Alex Jones and InfoWars

Call him the Big Kahuna of deplatforming.

Conspiracy theorist and InfoWars host Alex Jones regularly crosses the line against hate speech, harassment, and other horrors on social media, podcasts, YouTube, and payment platforms. For years — especially after he pushed the deadly Pizzagate conspiracy theory — people could not understand why social platforms kept him around.

Summer 2018 was when the shoe dropped.

“As the year went on, the social media companies resisted deplatforming as best as they could,” Carusone said. “It really came to a head over the summer with Alex Jones, where there was this protracted, month-long public battle, and finally there was this tipping point where he was deplatformed.”

Jones had repeatedly called the Sandy Hook shooting — in which 20 children were killed — a hoax, and his followers had been harassing the families of victims for years. On Aug. 1, a lawsuit brought by those families went to court, and the momentum to remove him from social media increased. 

On Aug. 5, Apple removed several Alex Jones-affiliated podcasts from iTunes. Over the next 48 hours, Facebook, YouTube, Spotify, Mailchimp, the radio broadcaster Stitcher, and even Pinterest followed suit. Twitter eventually banned Jones after a short and awkward controversy, in which the company’s CEO Jack Dorsey tried and failed to defend his decision not to ban him earlier. In September, PayPal also dropped InfoWars.

It was a start, but what’s needed in the future is consistency. 

“You saw him get banned from a variety of platforms, but not always for the same reasons, and with no real logic,” Hankes said. “As an entire industry, there needs to be some soul searching, and serious effort and attention put into this stuff.”

Gavin McInnes and the Proud Boys

Self-proclaimed “western chauvinists” Gavin McInnes and his men’s rights gang, the Proud Boys, also received their fair share of social media bans in 2018.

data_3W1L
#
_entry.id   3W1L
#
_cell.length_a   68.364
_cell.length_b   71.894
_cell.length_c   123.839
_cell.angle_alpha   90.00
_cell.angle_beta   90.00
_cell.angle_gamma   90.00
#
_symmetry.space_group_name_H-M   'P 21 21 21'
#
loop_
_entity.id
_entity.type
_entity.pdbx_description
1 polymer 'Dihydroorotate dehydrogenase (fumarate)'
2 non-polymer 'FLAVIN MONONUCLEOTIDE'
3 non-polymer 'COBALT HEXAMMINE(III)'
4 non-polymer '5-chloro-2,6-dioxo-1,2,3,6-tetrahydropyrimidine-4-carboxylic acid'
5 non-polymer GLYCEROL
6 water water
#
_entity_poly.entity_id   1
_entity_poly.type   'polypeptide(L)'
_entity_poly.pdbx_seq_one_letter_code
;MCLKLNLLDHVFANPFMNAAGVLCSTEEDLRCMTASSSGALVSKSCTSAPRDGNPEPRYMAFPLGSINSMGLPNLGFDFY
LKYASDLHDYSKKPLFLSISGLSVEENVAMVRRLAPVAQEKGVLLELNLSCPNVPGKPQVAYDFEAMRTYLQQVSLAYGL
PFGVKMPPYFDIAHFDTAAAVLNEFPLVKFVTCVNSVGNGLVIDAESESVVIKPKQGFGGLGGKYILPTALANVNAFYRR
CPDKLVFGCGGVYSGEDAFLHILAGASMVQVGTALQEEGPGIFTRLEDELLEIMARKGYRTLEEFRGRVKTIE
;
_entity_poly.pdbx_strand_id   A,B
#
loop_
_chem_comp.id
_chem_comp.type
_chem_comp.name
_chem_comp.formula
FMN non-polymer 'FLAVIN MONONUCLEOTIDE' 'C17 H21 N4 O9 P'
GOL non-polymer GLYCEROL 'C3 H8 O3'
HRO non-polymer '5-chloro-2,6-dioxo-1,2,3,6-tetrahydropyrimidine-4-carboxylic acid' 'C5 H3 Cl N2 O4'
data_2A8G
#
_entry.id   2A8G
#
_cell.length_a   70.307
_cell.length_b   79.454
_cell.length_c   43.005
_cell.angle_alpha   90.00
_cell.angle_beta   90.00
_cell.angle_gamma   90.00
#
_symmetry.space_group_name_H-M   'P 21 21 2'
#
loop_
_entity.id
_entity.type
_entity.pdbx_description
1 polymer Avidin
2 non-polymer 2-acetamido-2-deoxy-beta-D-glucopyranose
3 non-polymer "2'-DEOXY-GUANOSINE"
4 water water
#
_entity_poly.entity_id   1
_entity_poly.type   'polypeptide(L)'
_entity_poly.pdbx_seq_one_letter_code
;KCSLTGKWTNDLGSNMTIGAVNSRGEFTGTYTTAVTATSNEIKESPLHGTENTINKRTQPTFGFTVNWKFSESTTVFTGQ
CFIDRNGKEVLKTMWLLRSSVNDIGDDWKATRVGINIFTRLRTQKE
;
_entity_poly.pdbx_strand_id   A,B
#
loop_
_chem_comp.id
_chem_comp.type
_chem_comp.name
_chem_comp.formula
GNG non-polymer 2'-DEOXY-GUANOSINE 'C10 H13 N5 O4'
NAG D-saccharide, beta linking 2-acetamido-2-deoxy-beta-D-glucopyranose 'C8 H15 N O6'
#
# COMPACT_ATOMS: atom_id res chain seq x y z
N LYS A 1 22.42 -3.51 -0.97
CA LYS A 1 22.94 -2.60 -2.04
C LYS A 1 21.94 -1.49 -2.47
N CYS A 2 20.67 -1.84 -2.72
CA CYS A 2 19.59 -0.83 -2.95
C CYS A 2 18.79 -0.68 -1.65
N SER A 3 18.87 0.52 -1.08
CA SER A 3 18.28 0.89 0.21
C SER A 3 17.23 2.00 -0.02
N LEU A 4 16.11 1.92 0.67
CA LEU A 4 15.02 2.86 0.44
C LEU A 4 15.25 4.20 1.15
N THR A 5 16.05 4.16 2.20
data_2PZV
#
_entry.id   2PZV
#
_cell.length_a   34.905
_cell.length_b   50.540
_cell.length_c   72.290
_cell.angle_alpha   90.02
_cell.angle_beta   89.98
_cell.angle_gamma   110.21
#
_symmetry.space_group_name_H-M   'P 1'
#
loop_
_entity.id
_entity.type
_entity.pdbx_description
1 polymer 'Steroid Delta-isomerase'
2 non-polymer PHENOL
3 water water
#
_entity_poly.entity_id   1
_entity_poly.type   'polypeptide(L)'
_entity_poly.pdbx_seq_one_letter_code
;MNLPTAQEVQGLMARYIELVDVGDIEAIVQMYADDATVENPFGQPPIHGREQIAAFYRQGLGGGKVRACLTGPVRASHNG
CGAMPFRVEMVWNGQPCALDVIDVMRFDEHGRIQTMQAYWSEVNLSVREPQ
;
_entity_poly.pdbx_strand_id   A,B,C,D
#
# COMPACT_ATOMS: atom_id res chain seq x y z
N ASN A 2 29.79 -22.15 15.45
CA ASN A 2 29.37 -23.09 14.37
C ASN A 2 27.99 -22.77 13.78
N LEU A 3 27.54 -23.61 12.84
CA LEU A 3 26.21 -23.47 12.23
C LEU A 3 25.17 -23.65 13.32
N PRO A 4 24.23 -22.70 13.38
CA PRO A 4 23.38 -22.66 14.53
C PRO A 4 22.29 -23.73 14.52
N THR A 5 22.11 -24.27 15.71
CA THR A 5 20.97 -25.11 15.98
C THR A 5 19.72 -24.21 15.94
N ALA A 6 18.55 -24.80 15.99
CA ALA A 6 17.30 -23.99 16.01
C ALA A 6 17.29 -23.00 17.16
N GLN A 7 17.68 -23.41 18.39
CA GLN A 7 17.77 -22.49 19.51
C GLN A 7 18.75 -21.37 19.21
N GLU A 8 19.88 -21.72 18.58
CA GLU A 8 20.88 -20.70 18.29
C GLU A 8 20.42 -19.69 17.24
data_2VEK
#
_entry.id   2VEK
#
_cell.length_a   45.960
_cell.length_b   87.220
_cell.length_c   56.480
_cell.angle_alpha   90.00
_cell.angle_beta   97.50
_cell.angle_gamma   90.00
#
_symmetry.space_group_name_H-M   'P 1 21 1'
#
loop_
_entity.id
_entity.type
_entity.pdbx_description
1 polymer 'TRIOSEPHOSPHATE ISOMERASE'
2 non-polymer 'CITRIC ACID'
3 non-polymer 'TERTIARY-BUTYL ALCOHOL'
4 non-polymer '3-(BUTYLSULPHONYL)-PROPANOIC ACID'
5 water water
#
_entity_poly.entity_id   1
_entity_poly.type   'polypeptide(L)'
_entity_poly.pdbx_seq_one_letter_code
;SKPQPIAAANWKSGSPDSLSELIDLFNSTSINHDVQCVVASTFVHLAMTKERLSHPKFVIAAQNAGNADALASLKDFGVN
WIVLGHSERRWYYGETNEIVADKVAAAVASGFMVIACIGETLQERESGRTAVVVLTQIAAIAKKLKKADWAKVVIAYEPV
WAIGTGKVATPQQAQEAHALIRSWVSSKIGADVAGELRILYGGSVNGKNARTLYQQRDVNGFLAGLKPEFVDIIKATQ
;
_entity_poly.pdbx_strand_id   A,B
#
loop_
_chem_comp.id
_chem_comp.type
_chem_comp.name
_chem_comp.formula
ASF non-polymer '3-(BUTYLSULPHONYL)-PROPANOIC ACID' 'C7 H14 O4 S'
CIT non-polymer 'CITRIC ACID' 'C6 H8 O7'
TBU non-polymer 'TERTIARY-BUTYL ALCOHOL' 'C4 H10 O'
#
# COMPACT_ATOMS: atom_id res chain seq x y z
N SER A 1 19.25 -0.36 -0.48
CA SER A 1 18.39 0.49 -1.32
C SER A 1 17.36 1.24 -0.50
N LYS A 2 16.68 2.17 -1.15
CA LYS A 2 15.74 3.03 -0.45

“In some ways, I think about the last year being a parade of violence connected to this group,” Hankes said. “I thought it was very significant that they finally got taken off the platform.”

Twitter banned Gavin McInnes and his very Proud Boys amidst the Alex Jones controversy in August. Facebook, Instagram, and PayPal also removed their accounts. YouTube banned their accounts in early December; the move received a lot of press tinged with “finally.” But after just two days, and with little fanfare, McInnes was back on YouTube

YouTube banned McInnes-affiliated pages because of “copyright infringement,” not hate speech or incitements to violence (of which they do plenty). So once McInnes fixed the copyright issues, he was back on the platform that’s now been shown to be a “radicalization machine.”

Gab

For those uninitiated with the darker corners of the internet, Gab is an ~alternative~ social media sight based on “free speech.” What that looks like in real life is a platform filled with bigotry and hate.

The shooter in the Pittsburgh synagogue shooting was a Gab user, and announced his intention to carry out his crime on Gab. In response, Gab’s hosting company Joyent, domain provider GoDaddy, and payment processors PayPal and Stripe all revoked their services. Gab came back online a few days later, with more alt-right-friendly service providers on board, but it has not been as robust or worked as well since.